Probably the most common complaint walkers have with trekking poles is that the internal locking mechanism becomes impossible to lock or unlock and is difficult at the best of times with wet, cold or gloved hands. A popular alternative to the internal expansion lock is an external snaplock, where a lever is flipped closed to lock the pole sections in place. This is the system used in the Pennine Fastlock and it appears well-designed too as it features a large screw head that can be adjusted easily when you want a little more power on the cam action, which is sometimes needed over time. The remainder of the pole is fairly standard. The handle of the Pennine Fastlock 260 is not as well-padded as on higher-priced poles. There is no additional grip on the shaft, and the overall weight of this pole is about 100g per pair more than many others. There are more compact poles available too. But for this price tag this pole is excellent value and as external locking mechanisms tend to last longer than internal locking systems, this could be an outstanding long-term investment as long as weight and comfort are not your top priorities.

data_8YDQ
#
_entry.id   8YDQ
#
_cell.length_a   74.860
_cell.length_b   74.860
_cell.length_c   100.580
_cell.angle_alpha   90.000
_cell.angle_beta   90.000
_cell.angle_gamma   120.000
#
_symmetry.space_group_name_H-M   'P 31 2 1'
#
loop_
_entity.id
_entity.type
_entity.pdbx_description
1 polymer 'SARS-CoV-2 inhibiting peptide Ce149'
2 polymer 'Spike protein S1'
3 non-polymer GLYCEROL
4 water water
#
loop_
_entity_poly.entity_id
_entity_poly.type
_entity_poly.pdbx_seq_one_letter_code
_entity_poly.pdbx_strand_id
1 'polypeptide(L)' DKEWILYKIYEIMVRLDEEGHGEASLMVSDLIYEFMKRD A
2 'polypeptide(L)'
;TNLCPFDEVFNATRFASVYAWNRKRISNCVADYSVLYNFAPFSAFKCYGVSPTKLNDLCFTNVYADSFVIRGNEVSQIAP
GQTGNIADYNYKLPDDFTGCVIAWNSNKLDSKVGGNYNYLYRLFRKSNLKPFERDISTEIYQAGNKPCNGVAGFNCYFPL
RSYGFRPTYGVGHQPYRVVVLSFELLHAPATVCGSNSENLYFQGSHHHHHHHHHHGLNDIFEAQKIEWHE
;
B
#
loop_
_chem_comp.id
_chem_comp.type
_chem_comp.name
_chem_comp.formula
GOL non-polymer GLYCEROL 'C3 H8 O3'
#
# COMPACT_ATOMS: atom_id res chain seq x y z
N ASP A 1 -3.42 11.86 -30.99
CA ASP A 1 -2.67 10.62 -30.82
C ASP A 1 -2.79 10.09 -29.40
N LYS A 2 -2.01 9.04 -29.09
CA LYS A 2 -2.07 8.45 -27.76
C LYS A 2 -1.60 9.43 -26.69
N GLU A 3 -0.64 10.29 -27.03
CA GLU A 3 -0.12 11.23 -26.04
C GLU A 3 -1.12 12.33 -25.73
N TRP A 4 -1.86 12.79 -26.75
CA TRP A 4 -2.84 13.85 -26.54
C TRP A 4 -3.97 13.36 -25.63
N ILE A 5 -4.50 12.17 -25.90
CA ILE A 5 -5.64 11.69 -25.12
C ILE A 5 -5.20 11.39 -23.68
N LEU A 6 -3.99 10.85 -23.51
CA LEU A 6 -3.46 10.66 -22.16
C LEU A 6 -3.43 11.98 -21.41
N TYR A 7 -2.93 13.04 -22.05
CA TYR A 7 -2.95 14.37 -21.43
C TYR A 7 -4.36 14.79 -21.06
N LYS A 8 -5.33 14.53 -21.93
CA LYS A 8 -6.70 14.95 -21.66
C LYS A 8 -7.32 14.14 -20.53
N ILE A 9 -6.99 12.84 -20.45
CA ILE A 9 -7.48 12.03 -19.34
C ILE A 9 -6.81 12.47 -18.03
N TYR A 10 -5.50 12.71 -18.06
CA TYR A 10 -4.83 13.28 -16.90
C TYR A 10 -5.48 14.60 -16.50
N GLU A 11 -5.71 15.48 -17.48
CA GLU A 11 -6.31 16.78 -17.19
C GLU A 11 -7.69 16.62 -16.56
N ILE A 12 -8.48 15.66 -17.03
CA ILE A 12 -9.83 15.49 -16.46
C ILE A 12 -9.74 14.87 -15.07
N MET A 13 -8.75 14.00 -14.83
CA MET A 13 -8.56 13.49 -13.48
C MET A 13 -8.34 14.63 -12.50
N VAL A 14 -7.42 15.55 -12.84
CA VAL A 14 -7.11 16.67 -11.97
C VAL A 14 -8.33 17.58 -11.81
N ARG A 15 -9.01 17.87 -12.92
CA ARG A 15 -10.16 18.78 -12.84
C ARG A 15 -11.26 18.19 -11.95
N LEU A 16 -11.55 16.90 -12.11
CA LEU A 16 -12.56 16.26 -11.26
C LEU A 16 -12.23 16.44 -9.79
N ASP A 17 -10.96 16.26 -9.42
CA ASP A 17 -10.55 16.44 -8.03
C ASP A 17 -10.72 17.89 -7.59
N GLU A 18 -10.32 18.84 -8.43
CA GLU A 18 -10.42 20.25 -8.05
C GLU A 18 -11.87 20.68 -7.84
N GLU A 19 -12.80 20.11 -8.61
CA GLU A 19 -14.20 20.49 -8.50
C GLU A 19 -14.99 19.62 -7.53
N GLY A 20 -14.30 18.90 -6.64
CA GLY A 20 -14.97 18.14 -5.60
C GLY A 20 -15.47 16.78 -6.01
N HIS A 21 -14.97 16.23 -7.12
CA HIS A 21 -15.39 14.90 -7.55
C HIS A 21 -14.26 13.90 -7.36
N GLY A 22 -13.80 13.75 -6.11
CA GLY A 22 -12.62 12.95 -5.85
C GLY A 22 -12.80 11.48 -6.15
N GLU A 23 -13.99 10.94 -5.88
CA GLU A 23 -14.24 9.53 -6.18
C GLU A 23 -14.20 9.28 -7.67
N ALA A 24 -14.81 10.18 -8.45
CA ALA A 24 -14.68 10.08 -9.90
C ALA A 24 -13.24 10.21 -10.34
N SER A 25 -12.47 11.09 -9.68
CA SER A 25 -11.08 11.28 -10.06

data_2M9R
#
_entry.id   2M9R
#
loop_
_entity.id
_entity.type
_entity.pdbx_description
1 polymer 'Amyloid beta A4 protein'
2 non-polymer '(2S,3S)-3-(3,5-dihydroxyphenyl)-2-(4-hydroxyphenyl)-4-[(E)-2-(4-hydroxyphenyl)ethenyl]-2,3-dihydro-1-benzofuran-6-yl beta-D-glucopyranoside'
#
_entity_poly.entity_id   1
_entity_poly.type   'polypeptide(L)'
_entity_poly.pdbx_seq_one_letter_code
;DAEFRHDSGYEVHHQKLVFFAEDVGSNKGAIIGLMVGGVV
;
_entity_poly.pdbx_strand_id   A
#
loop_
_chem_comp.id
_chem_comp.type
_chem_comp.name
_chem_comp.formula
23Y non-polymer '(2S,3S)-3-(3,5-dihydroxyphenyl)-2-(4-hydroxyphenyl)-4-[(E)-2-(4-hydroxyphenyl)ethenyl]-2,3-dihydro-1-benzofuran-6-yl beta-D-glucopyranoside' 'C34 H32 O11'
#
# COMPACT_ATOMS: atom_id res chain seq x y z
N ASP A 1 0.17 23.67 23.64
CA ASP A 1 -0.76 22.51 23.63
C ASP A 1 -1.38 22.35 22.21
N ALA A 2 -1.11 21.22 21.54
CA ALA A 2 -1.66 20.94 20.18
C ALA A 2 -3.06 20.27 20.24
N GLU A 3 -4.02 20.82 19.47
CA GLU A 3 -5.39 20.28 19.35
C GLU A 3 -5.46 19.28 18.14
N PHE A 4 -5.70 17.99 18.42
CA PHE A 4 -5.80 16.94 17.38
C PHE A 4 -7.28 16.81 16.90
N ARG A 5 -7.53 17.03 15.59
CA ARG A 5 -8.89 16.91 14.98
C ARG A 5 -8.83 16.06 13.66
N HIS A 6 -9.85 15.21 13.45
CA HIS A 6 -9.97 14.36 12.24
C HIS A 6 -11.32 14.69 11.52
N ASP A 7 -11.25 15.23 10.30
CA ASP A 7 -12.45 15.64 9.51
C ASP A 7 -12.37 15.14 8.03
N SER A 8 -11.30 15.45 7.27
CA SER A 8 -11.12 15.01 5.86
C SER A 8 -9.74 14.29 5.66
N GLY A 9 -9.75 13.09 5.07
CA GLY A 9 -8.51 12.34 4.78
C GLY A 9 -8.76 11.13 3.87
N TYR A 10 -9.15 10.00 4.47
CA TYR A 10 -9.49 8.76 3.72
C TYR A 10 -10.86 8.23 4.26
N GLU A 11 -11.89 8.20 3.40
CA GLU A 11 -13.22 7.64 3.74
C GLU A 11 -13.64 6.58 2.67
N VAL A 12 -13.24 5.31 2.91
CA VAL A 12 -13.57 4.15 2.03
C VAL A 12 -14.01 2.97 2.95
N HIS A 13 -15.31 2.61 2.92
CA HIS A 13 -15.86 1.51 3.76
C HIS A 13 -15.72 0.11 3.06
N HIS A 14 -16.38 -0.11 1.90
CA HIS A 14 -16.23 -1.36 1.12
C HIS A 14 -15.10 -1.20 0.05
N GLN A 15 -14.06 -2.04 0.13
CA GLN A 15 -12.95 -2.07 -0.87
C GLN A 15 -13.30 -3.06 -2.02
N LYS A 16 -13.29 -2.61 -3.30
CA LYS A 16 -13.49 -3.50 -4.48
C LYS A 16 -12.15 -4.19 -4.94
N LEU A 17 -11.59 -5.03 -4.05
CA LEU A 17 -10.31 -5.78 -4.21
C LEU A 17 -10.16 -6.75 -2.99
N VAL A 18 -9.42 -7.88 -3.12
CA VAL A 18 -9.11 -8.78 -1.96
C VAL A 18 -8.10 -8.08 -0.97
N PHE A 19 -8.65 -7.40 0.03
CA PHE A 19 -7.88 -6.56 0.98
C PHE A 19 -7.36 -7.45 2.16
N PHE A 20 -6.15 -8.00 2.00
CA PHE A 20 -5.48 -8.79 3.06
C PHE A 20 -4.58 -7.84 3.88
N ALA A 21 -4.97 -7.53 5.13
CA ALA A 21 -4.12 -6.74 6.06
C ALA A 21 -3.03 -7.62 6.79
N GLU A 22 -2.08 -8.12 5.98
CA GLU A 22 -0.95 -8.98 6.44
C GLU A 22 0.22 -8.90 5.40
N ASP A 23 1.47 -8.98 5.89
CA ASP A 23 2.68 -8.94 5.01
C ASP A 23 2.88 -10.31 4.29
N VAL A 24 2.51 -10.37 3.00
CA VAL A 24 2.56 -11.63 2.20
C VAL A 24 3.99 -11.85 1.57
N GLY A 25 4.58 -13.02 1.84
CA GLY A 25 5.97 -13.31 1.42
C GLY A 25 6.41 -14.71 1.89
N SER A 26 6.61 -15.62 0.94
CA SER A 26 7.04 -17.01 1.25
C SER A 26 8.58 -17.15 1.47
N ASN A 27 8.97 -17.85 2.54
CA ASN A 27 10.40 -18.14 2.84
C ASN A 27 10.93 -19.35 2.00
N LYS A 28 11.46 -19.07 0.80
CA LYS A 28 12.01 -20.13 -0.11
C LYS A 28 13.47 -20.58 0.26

Shaft material aluminium alloy
Handle material rubber grip, neoprene strap
Maximum length 135cm
Packed length 61cm
Weight 564g per pair
Anti-shock cushioning no
The Pennine Fastlock 260 is an incredibly well-priced pole with the benefit of an external locking system for length adjustment. The drawbacks are weight and comfort. It won the ‘Best Value’ accolade in our test.
Review by Graham Thompson
First published in Trail magazine March 2012